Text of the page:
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Chariots of Fire

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Everything posted by Chariots of Fire

  1. Welcome to the forum, Gert. What scale are the two trucks in the photo above?
  2. The grille was printed out to the correct size on paper and taped to the soldering surface. Then the outside pieces were shaped by hand following the printed lines. Then the outside finished shape was taped over the paper print. Then the individual rods were soldered in over the other printed lines. It made keeping things spaced right fairly easy.
  3. Well, here's the result of the do-over. The holes have been plugged and are ready for new ones to be cut. and the radiator has been set where it needs to be. Now things are beginning to gel some and look like they should. Next up will be to fabricate the windshield from brass tubing, angle and sheet stock. The grill guard is made of 1/64x1/16 brass strip with some brass wire for the inside pieces. After a bout with a balking soldering iron I went out and bought a new Weller and what a difference it made. The grill went together slick! If it looks lopsided that is because it has a blackout light only on one side.
  4. Been struggling with this as of late. Trying to get too precise in some things just doesn't work sometimes. Had some issues with the location of the radiator so the front engine mount had to be cut away. Then trying to locate the body on the frame in the right place I forgot that the outside of the body is about 6 inches longer than the inside so it will need some patches on the front to be blended in. Then the insets for the reflectors and tie down hooks were too big and sloppy so I covered them over and skim coated them with some putty. When it thoroughly dries, I'll sand the sides smooth and cut the insets again, this time using a bit more care. The old adage; "haste makes waste" is right. I need to slow down a bit and think things through!😎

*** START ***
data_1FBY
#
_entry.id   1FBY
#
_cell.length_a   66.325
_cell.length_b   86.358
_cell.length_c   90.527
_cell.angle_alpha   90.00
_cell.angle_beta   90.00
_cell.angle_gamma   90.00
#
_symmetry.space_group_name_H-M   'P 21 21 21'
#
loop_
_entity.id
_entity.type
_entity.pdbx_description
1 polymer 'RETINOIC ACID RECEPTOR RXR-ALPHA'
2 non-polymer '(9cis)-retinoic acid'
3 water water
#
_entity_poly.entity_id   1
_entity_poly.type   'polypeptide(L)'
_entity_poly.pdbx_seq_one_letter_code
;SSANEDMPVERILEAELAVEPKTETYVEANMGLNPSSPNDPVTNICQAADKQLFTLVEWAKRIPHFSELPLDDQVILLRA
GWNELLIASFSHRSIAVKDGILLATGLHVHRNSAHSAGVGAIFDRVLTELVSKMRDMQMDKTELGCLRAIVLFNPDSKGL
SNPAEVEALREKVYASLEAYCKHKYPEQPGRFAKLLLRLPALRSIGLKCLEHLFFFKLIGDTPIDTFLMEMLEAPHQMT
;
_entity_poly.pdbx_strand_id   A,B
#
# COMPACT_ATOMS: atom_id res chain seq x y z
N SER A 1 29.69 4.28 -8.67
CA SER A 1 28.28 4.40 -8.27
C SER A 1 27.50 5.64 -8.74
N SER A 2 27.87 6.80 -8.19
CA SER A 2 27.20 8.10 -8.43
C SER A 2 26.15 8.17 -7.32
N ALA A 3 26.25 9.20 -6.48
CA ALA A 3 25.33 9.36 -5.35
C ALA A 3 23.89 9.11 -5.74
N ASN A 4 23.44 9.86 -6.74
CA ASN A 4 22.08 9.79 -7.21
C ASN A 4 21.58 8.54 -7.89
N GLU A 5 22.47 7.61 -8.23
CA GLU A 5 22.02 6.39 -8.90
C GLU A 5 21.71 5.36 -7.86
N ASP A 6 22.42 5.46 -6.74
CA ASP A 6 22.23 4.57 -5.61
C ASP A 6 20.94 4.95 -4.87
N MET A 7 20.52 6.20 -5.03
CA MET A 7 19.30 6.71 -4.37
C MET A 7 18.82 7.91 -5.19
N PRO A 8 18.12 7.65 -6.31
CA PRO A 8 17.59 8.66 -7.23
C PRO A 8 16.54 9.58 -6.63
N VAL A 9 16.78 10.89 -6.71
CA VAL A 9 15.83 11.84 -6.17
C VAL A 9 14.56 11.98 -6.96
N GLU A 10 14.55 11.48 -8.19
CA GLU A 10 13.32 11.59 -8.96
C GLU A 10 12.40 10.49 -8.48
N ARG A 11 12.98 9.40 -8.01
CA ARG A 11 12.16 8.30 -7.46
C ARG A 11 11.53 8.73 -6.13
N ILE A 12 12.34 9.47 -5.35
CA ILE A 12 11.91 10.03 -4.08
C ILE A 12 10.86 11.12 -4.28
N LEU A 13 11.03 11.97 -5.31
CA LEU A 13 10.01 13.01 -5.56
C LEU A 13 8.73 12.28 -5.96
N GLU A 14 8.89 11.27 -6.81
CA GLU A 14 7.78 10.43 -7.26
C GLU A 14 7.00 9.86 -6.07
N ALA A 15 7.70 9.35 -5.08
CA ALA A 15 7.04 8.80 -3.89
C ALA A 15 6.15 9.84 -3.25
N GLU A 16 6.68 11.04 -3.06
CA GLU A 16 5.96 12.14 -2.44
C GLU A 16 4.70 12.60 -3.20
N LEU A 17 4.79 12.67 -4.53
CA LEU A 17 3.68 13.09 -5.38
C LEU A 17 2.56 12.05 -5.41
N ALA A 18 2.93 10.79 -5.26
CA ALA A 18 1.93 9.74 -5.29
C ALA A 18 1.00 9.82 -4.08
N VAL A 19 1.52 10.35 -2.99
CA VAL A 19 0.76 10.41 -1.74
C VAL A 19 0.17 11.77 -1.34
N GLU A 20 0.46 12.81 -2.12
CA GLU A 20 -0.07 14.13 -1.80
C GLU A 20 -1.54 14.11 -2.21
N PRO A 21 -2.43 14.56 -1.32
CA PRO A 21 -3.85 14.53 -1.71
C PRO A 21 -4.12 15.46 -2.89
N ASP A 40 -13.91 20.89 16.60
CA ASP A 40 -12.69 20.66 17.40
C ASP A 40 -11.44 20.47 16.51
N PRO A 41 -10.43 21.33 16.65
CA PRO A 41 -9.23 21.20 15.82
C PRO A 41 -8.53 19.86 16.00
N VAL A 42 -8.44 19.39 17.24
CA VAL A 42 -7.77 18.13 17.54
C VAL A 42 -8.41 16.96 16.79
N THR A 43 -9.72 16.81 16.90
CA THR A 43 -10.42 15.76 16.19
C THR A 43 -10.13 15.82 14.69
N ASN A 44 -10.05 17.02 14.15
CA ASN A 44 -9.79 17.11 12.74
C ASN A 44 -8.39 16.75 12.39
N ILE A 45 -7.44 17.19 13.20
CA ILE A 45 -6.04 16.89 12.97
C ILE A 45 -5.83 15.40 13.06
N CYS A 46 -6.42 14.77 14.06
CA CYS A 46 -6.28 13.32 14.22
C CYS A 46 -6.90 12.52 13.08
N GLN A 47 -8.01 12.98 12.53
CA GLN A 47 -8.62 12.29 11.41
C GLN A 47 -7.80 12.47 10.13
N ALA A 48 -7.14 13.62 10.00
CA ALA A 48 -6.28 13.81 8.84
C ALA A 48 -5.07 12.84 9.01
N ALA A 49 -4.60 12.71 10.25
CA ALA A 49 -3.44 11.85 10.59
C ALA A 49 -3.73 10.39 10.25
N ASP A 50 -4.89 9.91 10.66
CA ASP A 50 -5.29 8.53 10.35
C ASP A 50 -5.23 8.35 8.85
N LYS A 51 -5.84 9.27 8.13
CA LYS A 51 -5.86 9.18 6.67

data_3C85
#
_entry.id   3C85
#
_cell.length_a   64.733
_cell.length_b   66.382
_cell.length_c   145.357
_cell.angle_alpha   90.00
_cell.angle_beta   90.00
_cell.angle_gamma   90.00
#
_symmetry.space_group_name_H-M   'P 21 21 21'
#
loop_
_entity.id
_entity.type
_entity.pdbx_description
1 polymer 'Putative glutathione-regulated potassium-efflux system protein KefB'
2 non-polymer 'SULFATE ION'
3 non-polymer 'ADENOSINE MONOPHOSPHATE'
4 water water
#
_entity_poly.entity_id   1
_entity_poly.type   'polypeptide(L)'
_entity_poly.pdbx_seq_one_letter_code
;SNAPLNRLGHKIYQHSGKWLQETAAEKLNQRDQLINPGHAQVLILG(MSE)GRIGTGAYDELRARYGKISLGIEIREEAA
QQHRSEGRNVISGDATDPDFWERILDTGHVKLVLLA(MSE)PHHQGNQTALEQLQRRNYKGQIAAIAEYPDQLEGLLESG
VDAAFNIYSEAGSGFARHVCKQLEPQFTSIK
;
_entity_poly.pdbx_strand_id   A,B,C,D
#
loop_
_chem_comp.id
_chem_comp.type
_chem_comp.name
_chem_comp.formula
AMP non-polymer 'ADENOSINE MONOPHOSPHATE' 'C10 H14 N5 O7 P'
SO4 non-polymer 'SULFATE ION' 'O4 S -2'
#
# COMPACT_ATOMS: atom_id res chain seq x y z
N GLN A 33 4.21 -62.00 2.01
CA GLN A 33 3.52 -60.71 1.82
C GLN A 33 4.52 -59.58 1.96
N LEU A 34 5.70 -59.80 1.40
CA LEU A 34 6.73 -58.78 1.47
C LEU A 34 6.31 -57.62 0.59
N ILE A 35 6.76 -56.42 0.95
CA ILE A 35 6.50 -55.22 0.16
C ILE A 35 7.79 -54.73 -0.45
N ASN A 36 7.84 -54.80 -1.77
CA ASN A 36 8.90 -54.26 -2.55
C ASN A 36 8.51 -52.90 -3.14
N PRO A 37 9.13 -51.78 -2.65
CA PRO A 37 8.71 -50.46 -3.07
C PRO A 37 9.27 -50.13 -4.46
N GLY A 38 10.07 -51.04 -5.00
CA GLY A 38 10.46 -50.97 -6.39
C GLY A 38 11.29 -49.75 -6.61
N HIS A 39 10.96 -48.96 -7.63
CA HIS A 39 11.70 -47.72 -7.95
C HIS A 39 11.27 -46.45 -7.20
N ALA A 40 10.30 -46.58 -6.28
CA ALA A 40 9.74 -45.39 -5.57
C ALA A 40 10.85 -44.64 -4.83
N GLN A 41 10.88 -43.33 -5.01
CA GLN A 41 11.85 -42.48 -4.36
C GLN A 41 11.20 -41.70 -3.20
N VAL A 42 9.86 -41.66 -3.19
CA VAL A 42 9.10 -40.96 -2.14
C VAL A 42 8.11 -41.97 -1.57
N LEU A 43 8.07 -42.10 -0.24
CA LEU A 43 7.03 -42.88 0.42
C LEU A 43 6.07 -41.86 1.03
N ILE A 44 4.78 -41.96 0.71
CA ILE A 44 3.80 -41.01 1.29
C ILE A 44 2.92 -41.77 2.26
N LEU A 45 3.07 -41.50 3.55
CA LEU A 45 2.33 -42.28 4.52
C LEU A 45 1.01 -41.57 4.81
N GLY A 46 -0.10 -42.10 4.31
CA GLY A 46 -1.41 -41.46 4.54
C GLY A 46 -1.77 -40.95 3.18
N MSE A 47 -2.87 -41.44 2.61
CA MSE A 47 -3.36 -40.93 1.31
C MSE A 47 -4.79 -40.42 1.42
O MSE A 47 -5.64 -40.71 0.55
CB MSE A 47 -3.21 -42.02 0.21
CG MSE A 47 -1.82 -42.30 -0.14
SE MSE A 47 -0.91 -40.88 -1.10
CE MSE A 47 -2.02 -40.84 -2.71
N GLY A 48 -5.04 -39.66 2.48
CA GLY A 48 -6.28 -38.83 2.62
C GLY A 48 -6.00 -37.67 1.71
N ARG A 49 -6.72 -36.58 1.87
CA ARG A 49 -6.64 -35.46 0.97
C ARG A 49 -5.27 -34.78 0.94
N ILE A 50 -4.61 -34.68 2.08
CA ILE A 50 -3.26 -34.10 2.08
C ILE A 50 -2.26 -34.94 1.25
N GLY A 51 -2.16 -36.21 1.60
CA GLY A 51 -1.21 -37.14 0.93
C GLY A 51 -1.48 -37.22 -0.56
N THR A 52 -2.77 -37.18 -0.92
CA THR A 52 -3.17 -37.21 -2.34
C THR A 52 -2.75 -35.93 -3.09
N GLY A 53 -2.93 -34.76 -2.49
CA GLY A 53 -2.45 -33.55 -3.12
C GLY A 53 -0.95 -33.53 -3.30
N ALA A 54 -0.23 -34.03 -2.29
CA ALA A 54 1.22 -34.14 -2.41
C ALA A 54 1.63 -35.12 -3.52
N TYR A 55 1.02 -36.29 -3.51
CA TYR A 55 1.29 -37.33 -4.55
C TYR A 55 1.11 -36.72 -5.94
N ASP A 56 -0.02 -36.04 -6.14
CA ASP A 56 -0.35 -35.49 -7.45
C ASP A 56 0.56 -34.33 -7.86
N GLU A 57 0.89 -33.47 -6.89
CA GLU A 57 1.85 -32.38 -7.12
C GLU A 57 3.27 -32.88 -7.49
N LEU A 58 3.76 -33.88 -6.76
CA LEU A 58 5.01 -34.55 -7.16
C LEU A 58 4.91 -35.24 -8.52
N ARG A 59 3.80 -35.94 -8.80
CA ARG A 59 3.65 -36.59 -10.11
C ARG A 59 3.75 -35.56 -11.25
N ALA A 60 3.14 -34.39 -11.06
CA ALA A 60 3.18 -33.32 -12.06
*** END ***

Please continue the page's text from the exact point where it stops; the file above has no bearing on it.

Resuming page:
5. Duplicolor primer filler is good. Gray is what I use. does not attack the plastic. Works over putty and resin just as well.
  6. Ah I should have mentioned that, eh Peter?! It does make a difference.
  7. Been using sunnyscopa laser waterslide decal paper for a while now. Clear 8-1/2 x 11 sheets. You can find it on line.
  8. I just watched the video on how to do the hose. I've used that method for a long time only using sewing elastic and either brass or aluminum tubing for the couplings. Not sure where a rolled up section of hose is supposed to go, especially with the nozzle on it but they probably have made a place for it. All in all a bit pricey. Here's my '37 Seagrave aerial. Scratch built. Just like Greg's Mack aerial scope was scratch built.
  9. Noticed you used Krylon Short Cuts paint. I've used a couple of them with pretty good results. Takes a bit longer to really set up but when it does the finish is very good.
  10. SAE 30 would be too thick. SAE 10 would probably be about right!😆 And I use thin water in the radiator.☺️
  11. What is the little blue dot with a symbol in it that seems to pop up now in the avatar? Haven't seen it before.
  12. Hey, Greg. Sorry to be late in responding back. No, I don't have one in my back yard. I use photos and detail information available from technical manuals to work with.
  13. I use etching primer. But honestly I don't think it does much for it. So I just try and keep it from being marred or scratched during construction. Once in a while a bit of touchup is required at the edges.
  14. Here's a look at the engine now that it is painted. Still some detailing to do and some weathering to bring it to life so it will "run"!